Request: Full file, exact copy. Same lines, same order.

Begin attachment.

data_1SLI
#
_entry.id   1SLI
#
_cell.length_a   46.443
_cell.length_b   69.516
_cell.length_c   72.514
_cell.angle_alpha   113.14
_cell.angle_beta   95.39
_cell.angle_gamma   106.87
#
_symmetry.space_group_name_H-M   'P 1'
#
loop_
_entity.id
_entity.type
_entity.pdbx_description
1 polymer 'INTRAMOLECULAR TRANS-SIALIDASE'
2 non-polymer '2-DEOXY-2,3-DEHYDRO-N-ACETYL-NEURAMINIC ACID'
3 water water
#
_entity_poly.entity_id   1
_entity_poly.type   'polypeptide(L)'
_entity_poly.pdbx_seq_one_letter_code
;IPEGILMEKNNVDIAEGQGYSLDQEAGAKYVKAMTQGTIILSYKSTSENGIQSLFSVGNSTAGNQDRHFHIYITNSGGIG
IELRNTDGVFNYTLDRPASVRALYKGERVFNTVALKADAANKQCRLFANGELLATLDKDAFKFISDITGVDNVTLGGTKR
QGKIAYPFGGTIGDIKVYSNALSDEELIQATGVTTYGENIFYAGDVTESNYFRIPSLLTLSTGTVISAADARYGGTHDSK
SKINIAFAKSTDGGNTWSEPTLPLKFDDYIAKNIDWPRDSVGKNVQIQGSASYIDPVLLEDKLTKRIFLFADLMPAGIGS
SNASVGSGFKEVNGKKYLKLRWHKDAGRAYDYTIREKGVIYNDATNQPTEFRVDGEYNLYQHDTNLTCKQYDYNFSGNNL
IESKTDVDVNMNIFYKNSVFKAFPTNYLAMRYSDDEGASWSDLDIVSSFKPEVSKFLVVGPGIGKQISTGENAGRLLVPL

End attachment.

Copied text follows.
data_1SLI
#
_entry.id   1SLI
#
_cell.length_a   46.443
_cell.length_b   69.516
_cell.length_c   72.514
_cell.angle_alpha   113.14
_cell.angle_beta   95.39
_cell.angle_gamma   106.87
#
_symmetry.space_group_name_H-M   'P 1'
#
loop_
_entity.id
_entity.type
_entity.pdbx_description
1 polymer 'INTRAMOLECULAR TRANS-SIALIDASE'
2 non-polymer '2-DEOXY-2,3-DEHYDRO-N-ACETYL-NEURAMINIC ACID'
3 water water
#
_entity_poly.entity_id   1
_entity_poly.type   'polypeptide(L)'
_entity_poly.pdbx_seq_one_letter_code
;IPEGILMEKNNVDIAEGQGYSLDQEAGAKYVKAMTQGTIILSYKSTSENGIQSLFSVGNSTAGNQDRHFHIYITNSGGIG
IELRNTDGVFNYTLDRPASVRALYKGERVFNTVALKADAANKQCRLFANGELLATLDKDAFKFISDITGVDNVTLGGTKR
QGKIAYPFGGTIGDIKVYSNALSDEELIQATGVTTYGENIFYAGDVTESNYFRIPSLLTLSTGTVISAADARYGGTHDSK
SKINIAFAKSTDGGNTWSEPTLPLKFDDYIAKNIDWPRDSVGKNVQIQGSASYIDPVLLEDKLTKRIFLFADLMPAGIGS
SNASVGSGFKEVNGKKYLKLRWHKDAGRAYDYTIREKGVIYNDATNQPTEFRVDGEYNLYQHDTNLTCKQYDYNFSGNNL
IESKTDVDVNMNIFYKNSVFKAFPTNYLAMRYSDDEGASWSDLDIVSSFKPEVSKFLVVGPGIGKQISTGENAGRLLVPL